Tuesday, May 31, 2005

ladies, unguents and ceremonies

slideshow - 15

Walking amongst the ochre cliffs next to our house - les 'Demoiselles Cofféees' (the hairdressed ladies) - we came across a stone sculpture and I wondered what feminine ritual might have taken place during the night and, since he was not responding to our whistle, if they had sacrificed Oscar.....

The wedding celebrations started at Beech Hill exactly three years ago today: A white horse craned over the stable door to see the thread of fifteen be-robed women entering the studio and ceremoniously laying down their unguents. Amongst them there were professional masseuses, professional cellists turned masseuses, professional cellists turned Alexander, yoga and pilates teachers, dancers, and many more who were were simply willing to pummel and varnish, polish and plait in preparation for the my wedding day.

For four hours we sat in our kimonos and bathrobes and, over fish pie, champagne and nail varnish jobs, all the girls ever I've loved started to exchange stories and compare journeys. Pockets of relaxation and beautification practices erupted spontaneously in corners between women who had never met or who had known each other for forty years. As I lay on the massage table, having my cheeks packed in clay, my toenails turned the sea-lavender colour of my bouquet, my hair drenched in Ayurvedic oil, my callouses scrubbed with a Neal's Yard orange paste, my spine aligned and my forehead soothed, all by hands that had taken care of me over the years, I looked at these glowing faces involved in this age old ritual. Like a creature about to set sail on an unknown voyage, I knew that they were my tribe and that wherever the wind blew me or whatever crude seas I might ride, they would always be by my side.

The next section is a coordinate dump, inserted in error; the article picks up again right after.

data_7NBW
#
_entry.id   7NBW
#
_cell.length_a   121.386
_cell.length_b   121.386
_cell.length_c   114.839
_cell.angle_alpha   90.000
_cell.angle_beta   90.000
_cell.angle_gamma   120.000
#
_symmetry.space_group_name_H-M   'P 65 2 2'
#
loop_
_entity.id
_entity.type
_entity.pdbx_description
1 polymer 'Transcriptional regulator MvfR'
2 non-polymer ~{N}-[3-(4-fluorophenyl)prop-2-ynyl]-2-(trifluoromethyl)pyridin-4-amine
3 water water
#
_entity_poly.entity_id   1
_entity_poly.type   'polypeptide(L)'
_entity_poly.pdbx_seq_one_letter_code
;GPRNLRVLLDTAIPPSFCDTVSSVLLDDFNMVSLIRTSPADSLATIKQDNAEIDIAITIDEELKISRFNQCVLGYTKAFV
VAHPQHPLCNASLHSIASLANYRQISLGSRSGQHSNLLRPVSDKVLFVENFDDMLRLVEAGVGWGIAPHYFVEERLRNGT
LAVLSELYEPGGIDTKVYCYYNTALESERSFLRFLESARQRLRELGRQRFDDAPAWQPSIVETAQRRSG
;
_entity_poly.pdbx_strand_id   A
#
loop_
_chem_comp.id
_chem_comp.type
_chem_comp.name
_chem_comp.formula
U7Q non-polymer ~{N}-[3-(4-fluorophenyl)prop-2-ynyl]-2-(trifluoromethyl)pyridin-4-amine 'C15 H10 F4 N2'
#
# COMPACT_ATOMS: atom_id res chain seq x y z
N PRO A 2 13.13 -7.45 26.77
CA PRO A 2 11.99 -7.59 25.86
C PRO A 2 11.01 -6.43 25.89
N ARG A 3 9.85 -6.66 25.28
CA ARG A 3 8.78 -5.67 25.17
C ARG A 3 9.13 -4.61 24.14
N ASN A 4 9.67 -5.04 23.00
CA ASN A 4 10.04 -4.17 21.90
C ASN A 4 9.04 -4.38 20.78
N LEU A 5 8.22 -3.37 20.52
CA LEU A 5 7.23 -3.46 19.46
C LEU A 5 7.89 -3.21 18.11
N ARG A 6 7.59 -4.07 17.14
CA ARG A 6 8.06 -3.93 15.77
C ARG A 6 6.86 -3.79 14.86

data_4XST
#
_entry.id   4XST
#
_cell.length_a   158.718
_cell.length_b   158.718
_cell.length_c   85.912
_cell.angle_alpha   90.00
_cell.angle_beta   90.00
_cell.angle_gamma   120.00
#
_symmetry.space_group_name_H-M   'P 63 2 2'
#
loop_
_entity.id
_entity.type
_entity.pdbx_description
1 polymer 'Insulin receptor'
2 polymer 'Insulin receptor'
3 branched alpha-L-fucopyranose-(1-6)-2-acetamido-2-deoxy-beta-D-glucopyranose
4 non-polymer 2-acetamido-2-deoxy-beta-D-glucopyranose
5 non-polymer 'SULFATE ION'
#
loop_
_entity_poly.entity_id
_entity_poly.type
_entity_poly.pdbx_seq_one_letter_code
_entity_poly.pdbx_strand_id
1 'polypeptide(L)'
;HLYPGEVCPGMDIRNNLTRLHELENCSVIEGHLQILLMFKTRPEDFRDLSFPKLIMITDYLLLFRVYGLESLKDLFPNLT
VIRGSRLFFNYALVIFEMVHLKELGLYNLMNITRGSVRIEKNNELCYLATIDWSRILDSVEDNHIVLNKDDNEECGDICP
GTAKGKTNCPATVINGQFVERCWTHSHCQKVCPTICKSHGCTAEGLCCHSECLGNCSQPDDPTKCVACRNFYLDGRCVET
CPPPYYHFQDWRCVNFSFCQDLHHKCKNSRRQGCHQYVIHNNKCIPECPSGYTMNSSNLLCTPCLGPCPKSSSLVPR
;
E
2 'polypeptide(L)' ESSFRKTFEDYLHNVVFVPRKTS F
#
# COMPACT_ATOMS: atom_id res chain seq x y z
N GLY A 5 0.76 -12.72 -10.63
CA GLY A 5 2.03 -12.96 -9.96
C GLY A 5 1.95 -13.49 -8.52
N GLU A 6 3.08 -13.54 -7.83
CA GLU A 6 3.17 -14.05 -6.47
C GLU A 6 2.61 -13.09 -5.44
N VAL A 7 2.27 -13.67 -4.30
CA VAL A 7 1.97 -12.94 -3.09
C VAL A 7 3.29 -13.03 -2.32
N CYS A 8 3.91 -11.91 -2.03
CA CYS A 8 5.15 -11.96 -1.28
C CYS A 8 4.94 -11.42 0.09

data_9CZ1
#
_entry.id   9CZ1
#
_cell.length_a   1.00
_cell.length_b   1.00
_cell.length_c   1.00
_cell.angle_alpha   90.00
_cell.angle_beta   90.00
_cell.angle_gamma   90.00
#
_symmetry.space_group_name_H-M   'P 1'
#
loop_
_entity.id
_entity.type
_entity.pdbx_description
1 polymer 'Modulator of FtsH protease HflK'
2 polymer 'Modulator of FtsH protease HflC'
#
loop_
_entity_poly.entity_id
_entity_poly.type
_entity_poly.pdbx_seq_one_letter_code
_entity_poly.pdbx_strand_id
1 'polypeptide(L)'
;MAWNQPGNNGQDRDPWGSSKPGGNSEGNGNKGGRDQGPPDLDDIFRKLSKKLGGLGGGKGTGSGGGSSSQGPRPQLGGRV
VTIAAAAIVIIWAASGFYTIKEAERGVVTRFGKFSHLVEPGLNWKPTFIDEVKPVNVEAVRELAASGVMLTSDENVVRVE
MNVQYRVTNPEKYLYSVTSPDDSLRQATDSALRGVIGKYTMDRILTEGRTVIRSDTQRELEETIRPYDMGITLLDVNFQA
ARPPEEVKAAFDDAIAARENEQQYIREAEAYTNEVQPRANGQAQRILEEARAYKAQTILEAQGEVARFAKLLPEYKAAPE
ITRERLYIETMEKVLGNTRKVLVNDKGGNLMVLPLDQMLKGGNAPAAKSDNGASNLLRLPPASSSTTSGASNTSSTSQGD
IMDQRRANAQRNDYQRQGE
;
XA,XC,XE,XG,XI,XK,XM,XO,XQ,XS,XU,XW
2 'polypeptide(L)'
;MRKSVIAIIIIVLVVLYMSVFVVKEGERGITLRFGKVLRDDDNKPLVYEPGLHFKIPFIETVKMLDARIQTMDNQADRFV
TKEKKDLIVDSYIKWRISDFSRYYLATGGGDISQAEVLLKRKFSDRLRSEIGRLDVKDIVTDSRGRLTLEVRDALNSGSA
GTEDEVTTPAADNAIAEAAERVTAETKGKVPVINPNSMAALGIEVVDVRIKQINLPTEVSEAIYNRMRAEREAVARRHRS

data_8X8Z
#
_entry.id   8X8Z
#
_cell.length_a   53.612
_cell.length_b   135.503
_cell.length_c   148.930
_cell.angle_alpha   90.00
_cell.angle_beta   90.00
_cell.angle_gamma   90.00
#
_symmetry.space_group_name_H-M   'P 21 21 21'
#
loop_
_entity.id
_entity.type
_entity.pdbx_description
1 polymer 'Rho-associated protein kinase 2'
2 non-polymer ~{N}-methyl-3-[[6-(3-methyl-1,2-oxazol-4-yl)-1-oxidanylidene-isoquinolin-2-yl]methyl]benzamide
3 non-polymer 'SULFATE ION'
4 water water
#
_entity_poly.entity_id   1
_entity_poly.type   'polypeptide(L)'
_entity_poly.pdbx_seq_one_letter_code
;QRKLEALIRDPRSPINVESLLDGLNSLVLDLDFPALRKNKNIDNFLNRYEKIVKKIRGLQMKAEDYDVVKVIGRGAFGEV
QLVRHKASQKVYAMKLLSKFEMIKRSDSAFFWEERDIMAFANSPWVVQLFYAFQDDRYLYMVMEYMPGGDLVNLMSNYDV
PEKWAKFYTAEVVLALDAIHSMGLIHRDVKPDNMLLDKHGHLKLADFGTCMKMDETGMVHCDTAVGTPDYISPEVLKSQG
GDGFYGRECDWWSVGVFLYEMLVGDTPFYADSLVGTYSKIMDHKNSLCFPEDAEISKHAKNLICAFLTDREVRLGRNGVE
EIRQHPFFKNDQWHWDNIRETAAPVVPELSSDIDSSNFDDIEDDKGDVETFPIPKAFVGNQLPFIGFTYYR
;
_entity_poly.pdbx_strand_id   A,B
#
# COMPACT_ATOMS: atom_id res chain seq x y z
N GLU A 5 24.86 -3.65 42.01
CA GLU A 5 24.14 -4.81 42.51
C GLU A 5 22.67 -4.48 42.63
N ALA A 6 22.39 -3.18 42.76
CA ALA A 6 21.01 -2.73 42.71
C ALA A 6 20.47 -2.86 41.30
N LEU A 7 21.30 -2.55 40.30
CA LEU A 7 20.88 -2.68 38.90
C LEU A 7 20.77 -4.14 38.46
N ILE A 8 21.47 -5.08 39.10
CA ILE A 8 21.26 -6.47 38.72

I had had another experience of quiet ritual amongst women in Morocco - ten of us airing cous-cous, painting henna designs on one-another's feet and weaving together in a Bedouin tent. Sadly it was under less than fortunate circumstances with the footsteps of their abusive men almost audible from the mountain passes. However, similarly to me on my way down the aisle to meet my prince, a world was created, just for a few hours, apart from the linear melody of a life. Whether the melody be harmonious or discordant women are capable of creating a safe haven outside time, outside the tension between man and woman where the feminine can rest and replenish itself; the drone of one's own kind.

As my friends departed and wished me well, I gathered my cream organza wedding dress and sparkly sandals together and made my way over to the farm where Julia had made me up a bride-to-be's suite. I knocked at the door with a perfectly relaxed hand, only to find that no-one was there to welcome me. (It turned out that Julia's daughter had returned earlier and, unaware of the ceremonies that were going on, had locked me out!) So I walked back to the studio accompanied by two Tibetan spaniels, sat on the step listening to the bleat of the sheep, got out my very first IVF injection and plunged the needleful of hope into my thigh. I made up a bed on the sofa and lay awake all night. Though sleepless I was not restless, the sense of fifteen beloved arms still bearing me away into my new life as Julian's wife.

4 Comments:

Blogger Jean said...

fish pie?!

3:03 PM  
Blogger Zinnia Cyclamen said...

Wonderful, wonderful story. Can't wait for the next instalment!

3:27 PM  
Anonymous james said...

It's Wednesday evening in Sydney - time to say 'happy wedding anniversary'!

8:42 AM  
Blogger ruth said...

yes fish pie! yum! better than the wedding buffet which i didn't taste! thank you james. coming soon zinnia...!

9:43 AM  

Post a Comment

<< Home